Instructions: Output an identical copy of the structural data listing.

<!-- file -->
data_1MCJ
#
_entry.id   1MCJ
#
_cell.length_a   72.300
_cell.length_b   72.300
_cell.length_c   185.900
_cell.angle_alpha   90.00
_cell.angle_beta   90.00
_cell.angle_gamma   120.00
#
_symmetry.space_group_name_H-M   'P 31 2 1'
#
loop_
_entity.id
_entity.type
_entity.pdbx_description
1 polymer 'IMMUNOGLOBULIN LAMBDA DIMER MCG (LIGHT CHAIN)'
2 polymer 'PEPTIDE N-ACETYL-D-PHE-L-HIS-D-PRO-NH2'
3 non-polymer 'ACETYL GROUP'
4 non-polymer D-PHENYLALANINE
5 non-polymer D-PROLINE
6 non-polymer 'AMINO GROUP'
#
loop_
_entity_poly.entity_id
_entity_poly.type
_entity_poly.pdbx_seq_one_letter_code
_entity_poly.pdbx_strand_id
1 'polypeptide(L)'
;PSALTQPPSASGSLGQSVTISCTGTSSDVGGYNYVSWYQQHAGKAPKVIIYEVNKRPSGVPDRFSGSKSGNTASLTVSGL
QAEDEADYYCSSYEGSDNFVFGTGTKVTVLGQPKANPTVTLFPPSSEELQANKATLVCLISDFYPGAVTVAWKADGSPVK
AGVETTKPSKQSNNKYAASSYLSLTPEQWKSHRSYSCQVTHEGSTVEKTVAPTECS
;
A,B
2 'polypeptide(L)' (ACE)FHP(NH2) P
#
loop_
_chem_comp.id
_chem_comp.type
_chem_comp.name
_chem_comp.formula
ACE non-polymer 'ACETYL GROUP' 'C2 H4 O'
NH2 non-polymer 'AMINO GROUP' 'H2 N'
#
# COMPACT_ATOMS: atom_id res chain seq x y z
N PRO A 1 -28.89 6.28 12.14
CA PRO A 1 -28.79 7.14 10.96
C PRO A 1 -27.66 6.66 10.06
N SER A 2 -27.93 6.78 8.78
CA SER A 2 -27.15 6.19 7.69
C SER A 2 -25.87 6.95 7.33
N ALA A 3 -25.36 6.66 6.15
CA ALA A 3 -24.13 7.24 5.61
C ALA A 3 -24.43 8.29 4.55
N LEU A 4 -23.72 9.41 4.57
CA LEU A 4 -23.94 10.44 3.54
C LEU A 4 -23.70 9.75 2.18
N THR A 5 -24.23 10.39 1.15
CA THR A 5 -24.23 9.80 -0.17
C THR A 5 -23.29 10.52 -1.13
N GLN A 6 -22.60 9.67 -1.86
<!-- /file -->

data_1MCJ
#
_entry.id   1MCJ
#
_cell.length_a   72.300
_cell.length_b   72.300
_cell.length_c   185.900
_cell.angle_alpha   90.00
_cell.angle_beta   90.00
_cell.angle_gamma   120.00
#
_symmetry.space_group_name_H-M   'P 31 2 1'
#
loop_
_entity.id
_entity.type
_entity.pdbx_description
1 polymer 'IMMUNOGLOBULIN LAMBDA DIMER MCG (LIGHT CHAIN)'
2 polymer 'PEPTIDE N-ACETYL-D-PHE-L-HIS-D-PRO-NH2'
3 non-polymer 'ACETYL GROUP'
4 non-polymer D-PHENYLALANINE
5 non-polymer D-PROLINE
6 non-polymer 'AMINO GROUP'
#
loop_
_entity_poly.entity_id
_entity_poly.type
_entity_poly.pdbx_seq_one_letter_code
_entity_poly.pdbx_strand_id
1 'polypeptide(L)'
;PSALTQPPSASGSLGQSVTISCTGTSSDVGGYNYVSWYQQHAGKAPKVIIYEVNKRPSGVPDRFSGSKSGNTASLTVSGL
QAEDEADYYCSSYEGSDNFVFGTGTKVTVLGQPKANPTVTLFPPSSEELQANKATLVCLISDFYPGAVTVAWKADGSPVK
AGVETTKPSKQSNNKYAASSYLSLTPEQWKSHRSYSCQVTHEGSTVEKTVAPTECS
;
A,B
2 'polypeptide(L)' (ACE)FHP(NH2) P
#
loop_
_chem_comp.id
_chem_comp.type
_chem_comp.name
_chem_comp.formula
ACE non-polymer 'ACETYL GROUP' 'C2 H4 O'
NH2 non-polymer 'AMINO GROUP' 'H2 N'
#
# COMPACT_ATOMS: atom_id res chain seq x y z
N PRO A 1 -28.89 6.28 12.14
CA PRO A 1 -28.79 7.14 10.96
C PRO A 1 -27.66 6.66 10.06
N SER A 2 -27.93 6.78 8.78
CA SER A 2 -27.15 6.19 7.69
C SER A 2 -25.87 6.95 7.33
N ALA A 3 -25.36 6.66 6.15
CA ALA A 3 -24.13 7.24 5.61
C ALA A 3 -24.43 8.29 4.55
N LEU A 4 -23.72 9.41 4.57
CA LEU A 4 -23.94 10.44 3.54
C LEU A 4 -23.70 9.75 2.18
N THR A 5 -24.23 10.39 1.15
CA THR A 5 -24.23 9.80 -0.17
C THR A 5 -23.29 10.52 -1.13
N GLN A 6 -22.60 9.67 -1.86